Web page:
Zimbabwe, like most countries, has experienced a phenomenal boom in population growth although this has somewhat tapered off, due largely to concerted family planning efforts.
In 1950, the country’s population was 2,7 million, which sped up to 12,5 million last year.
The population is estimated to be at 12,8 million this year and is expected to double in the next 90 years.
A United Nations report on population estimates that there are 6,3 million males in Zimbabwe, with 6,5 being females.
Between now and 2015, the population is expected to grow by an average of 2,2%.
The urban population is estimated to be at 38%. Life expectancy has improved and men are expected to live up to 54 years, while it is 53 years for women.
Zimbabwe, like its southern African neighbours, Botswana, South Africa and Namibia, were classified as intermediate fertility areas, as if to underscore the intervention of family planning interventions.
Rwanda and Gabon are the only other Sub-Saharan countries in this bracket, as the rest of the nations have been classified as high fertility areas.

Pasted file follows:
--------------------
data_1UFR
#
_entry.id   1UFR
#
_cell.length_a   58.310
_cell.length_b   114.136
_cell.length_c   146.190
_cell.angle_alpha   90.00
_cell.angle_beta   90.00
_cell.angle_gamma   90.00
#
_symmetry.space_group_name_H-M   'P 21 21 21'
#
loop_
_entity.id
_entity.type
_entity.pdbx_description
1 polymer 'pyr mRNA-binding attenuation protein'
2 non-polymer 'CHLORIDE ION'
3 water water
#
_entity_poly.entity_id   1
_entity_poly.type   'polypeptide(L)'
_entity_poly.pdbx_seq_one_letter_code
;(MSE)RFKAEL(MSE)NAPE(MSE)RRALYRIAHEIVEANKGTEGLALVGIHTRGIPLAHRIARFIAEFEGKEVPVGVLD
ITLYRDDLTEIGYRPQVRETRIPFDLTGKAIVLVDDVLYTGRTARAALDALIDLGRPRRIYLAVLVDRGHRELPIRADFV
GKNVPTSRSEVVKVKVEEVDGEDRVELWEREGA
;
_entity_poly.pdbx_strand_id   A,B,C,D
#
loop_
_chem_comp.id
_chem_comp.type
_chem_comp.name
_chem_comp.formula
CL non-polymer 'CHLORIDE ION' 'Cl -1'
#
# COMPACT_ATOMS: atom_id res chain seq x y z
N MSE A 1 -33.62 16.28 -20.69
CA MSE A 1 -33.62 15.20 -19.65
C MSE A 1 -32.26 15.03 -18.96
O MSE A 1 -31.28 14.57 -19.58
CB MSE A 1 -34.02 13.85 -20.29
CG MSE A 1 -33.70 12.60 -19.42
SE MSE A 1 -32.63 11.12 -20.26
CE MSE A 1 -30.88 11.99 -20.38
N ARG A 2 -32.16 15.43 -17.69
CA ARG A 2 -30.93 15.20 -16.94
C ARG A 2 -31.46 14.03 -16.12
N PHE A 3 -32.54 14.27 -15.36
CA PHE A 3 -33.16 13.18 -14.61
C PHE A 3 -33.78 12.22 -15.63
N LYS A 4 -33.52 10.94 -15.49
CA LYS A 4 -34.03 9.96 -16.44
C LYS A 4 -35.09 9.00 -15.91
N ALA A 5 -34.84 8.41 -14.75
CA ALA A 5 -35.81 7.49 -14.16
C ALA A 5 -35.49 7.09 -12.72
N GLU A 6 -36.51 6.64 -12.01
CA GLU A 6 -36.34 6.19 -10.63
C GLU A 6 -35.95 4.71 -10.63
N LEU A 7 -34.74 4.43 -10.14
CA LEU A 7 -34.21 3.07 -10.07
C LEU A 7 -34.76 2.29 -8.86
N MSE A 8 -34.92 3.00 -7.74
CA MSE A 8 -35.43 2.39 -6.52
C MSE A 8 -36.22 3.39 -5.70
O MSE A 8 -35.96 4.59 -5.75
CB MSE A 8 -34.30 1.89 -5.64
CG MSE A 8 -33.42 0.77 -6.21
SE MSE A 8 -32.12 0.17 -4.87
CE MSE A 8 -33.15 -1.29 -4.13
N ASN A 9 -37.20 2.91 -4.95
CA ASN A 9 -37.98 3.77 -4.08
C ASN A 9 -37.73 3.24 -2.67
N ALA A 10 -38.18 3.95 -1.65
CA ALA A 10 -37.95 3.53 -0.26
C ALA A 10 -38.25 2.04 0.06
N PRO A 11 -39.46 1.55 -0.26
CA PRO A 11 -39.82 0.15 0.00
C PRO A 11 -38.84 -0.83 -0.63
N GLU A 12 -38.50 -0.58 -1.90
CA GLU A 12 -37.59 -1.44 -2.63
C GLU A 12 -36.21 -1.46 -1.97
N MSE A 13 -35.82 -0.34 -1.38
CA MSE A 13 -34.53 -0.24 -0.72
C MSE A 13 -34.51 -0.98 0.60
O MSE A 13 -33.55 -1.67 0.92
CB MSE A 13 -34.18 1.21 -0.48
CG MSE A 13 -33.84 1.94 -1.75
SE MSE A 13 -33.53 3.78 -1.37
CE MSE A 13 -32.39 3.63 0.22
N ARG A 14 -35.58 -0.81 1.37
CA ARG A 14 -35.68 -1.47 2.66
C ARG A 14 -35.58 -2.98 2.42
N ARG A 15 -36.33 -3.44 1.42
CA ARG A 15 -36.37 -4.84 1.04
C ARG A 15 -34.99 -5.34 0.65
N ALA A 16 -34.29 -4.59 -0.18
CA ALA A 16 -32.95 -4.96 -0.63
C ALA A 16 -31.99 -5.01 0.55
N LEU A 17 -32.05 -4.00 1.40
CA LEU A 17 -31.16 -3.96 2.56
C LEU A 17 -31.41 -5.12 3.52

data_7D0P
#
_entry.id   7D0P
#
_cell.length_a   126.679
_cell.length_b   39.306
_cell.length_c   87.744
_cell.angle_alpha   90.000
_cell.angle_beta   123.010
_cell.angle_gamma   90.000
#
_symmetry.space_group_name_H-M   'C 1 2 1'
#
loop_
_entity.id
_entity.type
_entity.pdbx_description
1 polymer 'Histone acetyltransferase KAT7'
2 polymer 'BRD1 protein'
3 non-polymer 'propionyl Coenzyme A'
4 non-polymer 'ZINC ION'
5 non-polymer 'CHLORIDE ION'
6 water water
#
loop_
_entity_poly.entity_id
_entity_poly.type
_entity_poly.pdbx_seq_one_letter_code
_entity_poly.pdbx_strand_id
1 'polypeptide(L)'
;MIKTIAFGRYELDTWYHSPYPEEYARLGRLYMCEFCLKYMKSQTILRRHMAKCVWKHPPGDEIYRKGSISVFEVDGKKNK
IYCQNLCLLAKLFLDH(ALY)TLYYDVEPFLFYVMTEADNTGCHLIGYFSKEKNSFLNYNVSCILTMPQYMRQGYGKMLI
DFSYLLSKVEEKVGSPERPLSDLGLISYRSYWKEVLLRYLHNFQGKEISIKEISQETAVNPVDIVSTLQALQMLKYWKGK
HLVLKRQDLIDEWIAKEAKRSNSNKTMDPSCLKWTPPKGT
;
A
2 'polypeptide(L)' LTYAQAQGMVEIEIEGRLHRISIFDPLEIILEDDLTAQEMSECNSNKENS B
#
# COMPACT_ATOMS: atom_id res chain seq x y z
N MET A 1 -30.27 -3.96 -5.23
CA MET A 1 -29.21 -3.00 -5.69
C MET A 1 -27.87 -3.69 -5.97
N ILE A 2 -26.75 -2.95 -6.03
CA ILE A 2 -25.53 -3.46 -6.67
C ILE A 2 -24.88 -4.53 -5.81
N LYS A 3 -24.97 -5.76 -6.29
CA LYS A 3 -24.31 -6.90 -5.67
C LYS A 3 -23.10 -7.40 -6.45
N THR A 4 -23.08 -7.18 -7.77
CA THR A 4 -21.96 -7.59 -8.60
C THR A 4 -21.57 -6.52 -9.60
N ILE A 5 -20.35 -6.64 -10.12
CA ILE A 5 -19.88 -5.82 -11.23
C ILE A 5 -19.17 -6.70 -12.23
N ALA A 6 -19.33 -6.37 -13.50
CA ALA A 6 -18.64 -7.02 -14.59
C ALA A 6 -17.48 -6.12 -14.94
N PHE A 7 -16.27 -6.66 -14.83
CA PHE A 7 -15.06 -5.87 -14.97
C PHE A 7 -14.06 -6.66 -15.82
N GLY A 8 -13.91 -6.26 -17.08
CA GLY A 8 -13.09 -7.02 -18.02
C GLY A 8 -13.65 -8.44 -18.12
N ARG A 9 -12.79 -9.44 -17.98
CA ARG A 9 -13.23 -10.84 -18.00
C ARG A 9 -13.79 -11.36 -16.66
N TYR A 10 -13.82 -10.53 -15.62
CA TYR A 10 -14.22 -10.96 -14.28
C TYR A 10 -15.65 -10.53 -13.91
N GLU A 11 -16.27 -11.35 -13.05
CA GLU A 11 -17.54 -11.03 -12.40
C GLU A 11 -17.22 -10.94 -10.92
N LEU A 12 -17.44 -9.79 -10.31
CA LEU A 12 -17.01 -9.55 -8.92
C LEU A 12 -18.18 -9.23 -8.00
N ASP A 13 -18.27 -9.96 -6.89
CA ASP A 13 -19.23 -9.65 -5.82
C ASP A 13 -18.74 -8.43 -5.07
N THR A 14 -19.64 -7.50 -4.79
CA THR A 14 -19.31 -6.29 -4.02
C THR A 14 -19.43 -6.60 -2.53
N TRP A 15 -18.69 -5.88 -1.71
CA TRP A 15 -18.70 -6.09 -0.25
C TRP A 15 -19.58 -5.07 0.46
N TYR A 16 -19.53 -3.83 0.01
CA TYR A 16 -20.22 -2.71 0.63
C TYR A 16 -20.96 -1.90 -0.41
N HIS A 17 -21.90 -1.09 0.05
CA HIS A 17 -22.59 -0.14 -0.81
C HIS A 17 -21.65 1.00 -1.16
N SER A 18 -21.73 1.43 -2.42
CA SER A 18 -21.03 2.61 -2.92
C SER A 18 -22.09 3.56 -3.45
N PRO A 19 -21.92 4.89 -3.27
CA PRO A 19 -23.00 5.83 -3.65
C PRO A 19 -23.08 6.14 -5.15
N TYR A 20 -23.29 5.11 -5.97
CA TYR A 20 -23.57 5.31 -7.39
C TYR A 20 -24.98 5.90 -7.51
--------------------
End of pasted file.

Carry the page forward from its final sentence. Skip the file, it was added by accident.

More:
The UN expects that the next population boom, which has all along been driven by China and India, will be driven by these African nations classed as high fertility areas.
However, high child mortality rates continue to pose a headache for Zimbabwe, as it is estimated that about 9% of the children die before they get to the age of five.
Another issue that sticks out is that 10% of mothers giving birth are still adolescents, while in 2009 it was estimated that 6,9% of people aged between 15 and 24 were HIV-positive.
On the plus side, the country posted some of the highest education levels across the globe, with statistics revealing that 99% of females and 98% males aged between 15 and 24 had some secondary schooling in 2009.
The UN estimates that at least 42 children are born every hour in Zimbabwe, while 22 people die during the same period. This gives an annual growth rate of 0,1%.